Lesson 2 - Page 1



Order Orthoptera Grasshopper , Katydid 
Order Hemiptera Bug ; Stink bug 
Order Homoptera Cicada  leafhopper 
Order Hymertoptera bee; wasp 



hese are one of the largest group of flies. The larvae tend to be oblong, cylindrical and somewhat tapered toward the head. The head is retractable and only partially hardened. True flies lack jointed legs. Some have complete, exposed head capsules; others have a reduced retracted head. The bodies are soft and flexible.


Order Trichoptera

All caddisflies have hard-shelled head capsules. Sometimes the first three segments behind the head also have hard-shelled plates on the top surface above the attachments for three pair of legs. The rest of the body is soft and often cylindrical. The larvae possess two small hooks on the last segment. Some species are free-living while others make case retreats out of silk, sand grains, pebbles, or bits of plant material. 

Caddisflies undergo complete metamorphosis and the larvae transform into winged adults in the water. As adults, caddisflies only live a few days and do not eat at all.several finger-like lobes

Order Plecoptera

Stoneflies are indicators of good water quality because the nymphs require highly oxygenated water. They tend to inhabit clear cold streams, and are highly intolerant of changes in water quality. 

Stoneflies undergo incomplete metamorphosis. The aquatic nymphs transform directly into winged adults. The heads and top surface of the first three body segments on nymphs are hardened. Their antennae are moderately long to long, and all species have exactly two tail filaments.

Stonefly nymphs have gills around the base of their legs or no gills at all.

Order Ephemeroptera

Mayflies are usually easy to identify. The nymphs can be small and squat, or long and slender. They have three pairs of segmented legs and visible antennae. They are most easily identified by their three tail filaments (although they may have 2), and by the seven pairs of abdominal gills found on most species. The gills may be either flat and spade shaped, or feathery in appearance.

Mayfly nymphs are often flattened or streamlined to reduce the force of fast currents. They are most abundant in clear streams, though a few kinds may be found in other habitats. 

Order Coleoptera

Largest order of insects representing about 40% of known insect species. About 1000 of the approximately 30,000 species are aquatic. All beetles go through complete metamorphism.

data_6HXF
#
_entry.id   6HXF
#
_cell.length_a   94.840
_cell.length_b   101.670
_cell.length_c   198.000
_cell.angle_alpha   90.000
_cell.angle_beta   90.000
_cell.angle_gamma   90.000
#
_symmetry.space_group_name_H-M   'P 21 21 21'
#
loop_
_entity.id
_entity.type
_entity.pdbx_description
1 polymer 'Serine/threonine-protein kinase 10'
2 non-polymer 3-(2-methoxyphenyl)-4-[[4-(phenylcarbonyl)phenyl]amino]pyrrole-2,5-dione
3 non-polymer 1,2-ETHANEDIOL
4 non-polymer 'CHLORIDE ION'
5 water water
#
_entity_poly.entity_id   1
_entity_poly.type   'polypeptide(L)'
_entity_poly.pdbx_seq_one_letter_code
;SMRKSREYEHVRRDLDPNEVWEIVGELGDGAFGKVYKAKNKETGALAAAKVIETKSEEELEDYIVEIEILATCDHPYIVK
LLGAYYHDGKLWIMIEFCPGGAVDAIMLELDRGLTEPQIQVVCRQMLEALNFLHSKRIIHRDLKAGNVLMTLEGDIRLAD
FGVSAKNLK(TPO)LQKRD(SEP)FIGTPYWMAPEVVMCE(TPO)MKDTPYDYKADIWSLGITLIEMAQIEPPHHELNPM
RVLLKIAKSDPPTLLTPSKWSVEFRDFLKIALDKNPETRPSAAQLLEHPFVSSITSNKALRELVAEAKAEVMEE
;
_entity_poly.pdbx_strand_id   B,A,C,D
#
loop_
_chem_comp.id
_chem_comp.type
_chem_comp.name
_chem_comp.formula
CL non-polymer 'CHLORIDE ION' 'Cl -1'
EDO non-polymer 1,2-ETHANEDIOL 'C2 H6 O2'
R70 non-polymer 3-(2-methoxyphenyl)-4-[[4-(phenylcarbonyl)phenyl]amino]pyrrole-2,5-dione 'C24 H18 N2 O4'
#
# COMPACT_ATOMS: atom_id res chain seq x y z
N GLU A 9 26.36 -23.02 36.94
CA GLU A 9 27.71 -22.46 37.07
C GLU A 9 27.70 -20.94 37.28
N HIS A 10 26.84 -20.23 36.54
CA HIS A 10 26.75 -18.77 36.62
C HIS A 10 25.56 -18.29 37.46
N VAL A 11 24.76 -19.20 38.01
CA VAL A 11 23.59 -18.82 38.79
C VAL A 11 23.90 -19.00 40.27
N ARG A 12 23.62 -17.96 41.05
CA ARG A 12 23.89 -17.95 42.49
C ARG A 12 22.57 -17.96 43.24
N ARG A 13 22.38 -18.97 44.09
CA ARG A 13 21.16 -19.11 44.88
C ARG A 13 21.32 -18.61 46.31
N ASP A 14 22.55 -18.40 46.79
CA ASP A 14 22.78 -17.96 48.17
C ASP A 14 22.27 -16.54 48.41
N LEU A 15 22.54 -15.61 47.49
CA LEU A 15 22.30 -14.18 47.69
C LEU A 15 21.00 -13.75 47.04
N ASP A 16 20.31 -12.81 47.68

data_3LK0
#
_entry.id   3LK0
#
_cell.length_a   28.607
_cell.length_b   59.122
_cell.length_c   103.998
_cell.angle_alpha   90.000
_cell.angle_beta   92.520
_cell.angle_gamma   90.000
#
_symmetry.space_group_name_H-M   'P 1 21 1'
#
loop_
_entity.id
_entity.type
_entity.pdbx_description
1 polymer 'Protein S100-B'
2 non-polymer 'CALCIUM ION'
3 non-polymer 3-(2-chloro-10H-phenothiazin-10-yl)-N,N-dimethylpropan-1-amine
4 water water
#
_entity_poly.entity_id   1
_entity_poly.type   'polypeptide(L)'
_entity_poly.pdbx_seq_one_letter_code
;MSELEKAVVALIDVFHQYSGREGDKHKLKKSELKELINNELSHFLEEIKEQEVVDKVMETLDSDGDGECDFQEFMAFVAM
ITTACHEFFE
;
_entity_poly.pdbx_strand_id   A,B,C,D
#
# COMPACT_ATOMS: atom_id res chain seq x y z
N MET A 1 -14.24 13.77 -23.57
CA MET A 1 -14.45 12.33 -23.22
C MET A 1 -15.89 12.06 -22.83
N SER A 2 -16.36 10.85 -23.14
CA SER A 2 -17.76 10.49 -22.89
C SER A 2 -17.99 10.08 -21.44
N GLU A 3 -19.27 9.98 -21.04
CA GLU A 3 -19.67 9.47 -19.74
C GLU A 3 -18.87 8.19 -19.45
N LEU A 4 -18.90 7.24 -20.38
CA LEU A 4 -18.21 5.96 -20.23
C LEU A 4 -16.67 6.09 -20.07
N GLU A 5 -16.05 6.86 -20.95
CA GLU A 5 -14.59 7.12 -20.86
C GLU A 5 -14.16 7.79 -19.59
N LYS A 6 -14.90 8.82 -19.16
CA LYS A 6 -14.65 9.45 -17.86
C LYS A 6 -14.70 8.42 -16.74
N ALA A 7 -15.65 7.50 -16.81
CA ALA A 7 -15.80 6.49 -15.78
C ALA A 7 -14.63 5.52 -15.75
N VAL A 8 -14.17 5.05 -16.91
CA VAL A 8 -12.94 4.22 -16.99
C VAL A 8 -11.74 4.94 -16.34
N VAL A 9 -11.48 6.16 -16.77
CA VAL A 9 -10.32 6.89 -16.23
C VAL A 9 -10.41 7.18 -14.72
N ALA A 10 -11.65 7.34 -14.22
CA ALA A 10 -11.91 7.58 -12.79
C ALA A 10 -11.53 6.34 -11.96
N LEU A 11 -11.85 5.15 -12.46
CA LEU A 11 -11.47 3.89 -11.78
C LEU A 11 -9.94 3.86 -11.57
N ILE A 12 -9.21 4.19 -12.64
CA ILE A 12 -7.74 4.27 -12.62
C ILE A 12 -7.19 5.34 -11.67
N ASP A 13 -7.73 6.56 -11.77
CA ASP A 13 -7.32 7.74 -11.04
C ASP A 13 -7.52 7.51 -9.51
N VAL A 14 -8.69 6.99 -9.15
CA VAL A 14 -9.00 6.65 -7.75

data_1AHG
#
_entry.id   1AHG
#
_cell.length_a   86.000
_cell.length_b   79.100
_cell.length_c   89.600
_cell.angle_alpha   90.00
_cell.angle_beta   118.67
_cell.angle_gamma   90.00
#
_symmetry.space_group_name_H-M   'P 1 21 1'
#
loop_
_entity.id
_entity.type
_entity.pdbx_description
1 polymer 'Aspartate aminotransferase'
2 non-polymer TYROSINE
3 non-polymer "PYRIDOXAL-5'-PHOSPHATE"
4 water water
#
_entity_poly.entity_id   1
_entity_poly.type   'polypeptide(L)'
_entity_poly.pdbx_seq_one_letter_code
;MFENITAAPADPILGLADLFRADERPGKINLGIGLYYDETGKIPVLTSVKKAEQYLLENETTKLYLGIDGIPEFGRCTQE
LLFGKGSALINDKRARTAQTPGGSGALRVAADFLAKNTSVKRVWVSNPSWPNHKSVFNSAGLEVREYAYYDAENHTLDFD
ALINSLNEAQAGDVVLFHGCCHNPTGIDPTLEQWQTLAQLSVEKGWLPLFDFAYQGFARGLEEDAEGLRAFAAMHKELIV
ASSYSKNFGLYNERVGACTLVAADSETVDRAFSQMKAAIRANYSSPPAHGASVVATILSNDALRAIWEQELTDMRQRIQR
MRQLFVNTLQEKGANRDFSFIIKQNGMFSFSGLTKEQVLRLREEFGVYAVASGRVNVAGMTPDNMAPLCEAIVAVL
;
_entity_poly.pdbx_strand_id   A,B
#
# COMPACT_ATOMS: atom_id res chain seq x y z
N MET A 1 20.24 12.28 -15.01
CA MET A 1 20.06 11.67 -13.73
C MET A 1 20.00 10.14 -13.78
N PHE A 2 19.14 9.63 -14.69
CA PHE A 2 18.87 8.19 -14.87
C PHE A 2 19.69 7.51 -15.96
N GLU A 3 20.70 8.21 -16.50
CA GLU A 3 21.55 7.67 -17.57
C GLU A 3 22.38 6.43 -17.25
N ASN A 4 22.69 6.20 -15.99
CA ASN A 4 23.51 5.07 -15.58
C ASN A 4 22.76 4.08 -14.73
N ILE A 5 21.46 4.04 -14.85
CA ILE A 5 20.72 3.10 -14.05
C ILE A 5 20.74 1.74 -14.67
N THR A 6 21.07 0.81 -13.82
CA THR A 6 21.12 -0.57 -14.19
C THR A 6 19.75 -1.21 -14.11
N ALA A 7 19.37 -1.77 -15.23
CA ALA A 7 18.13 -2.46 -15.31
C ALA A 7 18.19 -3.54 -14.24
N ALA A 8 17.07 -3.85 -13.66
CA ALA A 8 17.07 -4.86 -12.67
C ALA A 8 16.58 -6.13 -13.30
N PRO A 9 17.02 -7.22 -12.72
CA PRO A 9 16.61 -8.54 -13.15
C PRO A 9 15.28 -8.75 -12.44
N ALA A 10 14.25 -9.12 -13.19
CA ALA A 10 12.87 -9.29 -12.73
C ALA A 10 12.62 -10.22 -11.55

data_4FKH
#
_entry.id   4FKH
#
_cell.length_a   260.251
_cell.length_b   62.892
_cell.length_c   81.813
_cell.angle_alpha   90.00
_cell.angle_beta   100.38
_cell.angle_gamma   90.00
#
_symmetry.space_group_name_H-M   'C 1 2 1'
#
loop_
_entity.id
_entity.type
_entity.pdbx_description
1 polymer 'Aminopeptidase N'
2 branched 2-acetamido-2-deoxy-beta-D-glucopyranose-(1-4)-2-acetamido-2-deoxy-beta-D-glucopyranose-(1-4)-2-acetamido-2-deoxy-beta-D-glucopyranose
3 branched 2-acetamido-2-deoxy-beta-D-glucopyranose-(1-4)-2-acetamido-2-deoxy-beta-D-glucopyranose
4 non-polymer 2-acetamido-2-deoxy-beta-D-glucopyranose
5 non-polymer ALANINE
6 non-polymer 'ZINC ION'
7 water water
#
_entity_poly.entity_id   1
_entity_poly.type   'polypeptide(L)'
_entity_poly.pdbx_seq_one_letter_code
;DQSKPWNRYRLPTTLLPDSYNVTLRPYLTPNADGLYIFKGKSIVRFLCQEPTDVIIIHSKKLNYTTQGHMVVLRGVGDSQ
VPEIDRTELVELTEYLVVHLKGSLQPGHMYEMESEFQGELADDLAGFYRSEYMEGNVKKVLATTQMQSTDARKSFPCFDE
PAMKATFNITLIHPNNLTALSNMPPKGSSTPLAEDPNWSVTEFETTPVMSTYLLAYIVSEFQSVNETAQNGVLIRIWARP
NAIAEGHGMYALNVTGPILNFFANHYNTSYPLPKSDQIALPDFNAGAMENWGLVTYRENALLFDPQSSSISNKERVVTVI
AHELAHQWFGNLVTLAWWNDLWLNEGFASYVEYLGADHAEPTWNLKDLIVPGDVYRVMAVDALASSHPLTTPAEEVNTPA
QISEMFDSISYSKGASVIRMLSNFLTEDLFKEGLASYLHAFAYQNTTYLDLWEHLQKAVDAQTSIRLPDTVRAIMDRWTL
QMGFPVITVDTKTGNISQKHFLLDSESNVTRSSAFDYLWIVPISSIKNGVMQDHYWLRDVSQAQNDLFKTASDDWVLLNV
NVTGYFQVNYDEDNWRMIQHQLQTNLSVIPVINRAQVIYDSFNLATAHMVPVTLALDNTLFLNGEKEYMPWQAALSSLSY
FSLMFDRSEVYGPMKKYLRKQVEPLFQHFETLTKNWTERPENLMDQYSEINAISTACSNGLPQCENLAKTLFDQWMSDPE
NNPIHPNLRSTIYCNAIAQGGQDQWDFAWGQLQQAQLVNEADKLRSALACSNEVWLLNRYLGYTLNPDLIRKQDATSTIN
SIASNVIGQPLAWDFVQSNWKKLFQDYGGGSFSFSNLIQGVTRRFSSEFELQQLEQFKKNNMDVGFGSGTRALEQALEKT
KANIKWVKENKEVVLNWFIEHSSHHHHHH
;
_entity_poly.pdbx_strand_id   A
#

Order Odontata

Dragonflies and damselflies are predators, easting anything they can catch including other odontates. . The order name is derived from Greek word tooth, which refers to the toothed apparatus. Their nymphs are abundant on the bottom of slow moving waters. They may be elongated and are a somber gray, green, or brown color. The adults have two parts of winds of equal length with large compound eyes, and reduced antennae. They have 10 segmented abdomen. The dragonflies are robust, and perch with wings spread. Damselflies have a long slender abdomen and wings are usually flat when perched.


Moths and butterflies belong to the group called the Lepidoptera. They are medium to large sized insects with mouthparts reduced to form a coiled tube for sucking liquid food. They have antennae that are long and often feathery. They have large compound eyes with two pairs of large and showy wings. Wings have overlapping scales and moths are often hairy. The abdomen or stomach parts have ten segments. Butterflies which sleep at night, have slim bodies and clubbed antennae and rest with wings folded over their back, the hind wings almost covering the forewings. Moths, which are awake at night, never have clubbed antennae and rest with the wings in various positions.

Metamorphosis is a rapid transformation of life that some animals undergo from juvenile stage to the adult form. Metamorphosis is characteristic of amphibians but butterflies and moths also undergo change due to hormonal control. The life of a butterfly is a little different than that of a moth. Moths and butterflies go through four life stages: egg, caterpillar, pupa, and adult. The length of the life cycle varies from species to species.

Butterflies and moths both lay eggs which hatch into caterpillars of different shapes and sizes depending on the species. The caterpillar feeds usually on leaves and grows very rapidly. It molts (sheds) its skin and develops a new one as the body grows. The metamorphosis begins when the caterpillar uses silk to attach to a plant. The skin hardens to form a chrysalis (for a butterfly) a cocoon for a moth. Within the chrysalis and the cocoon the caterpillar changes to the butterfly and moth respectively. In the adult stage the main purpose is to eat and to lay eggs. Butterflies and moths usually only live for several weeks.



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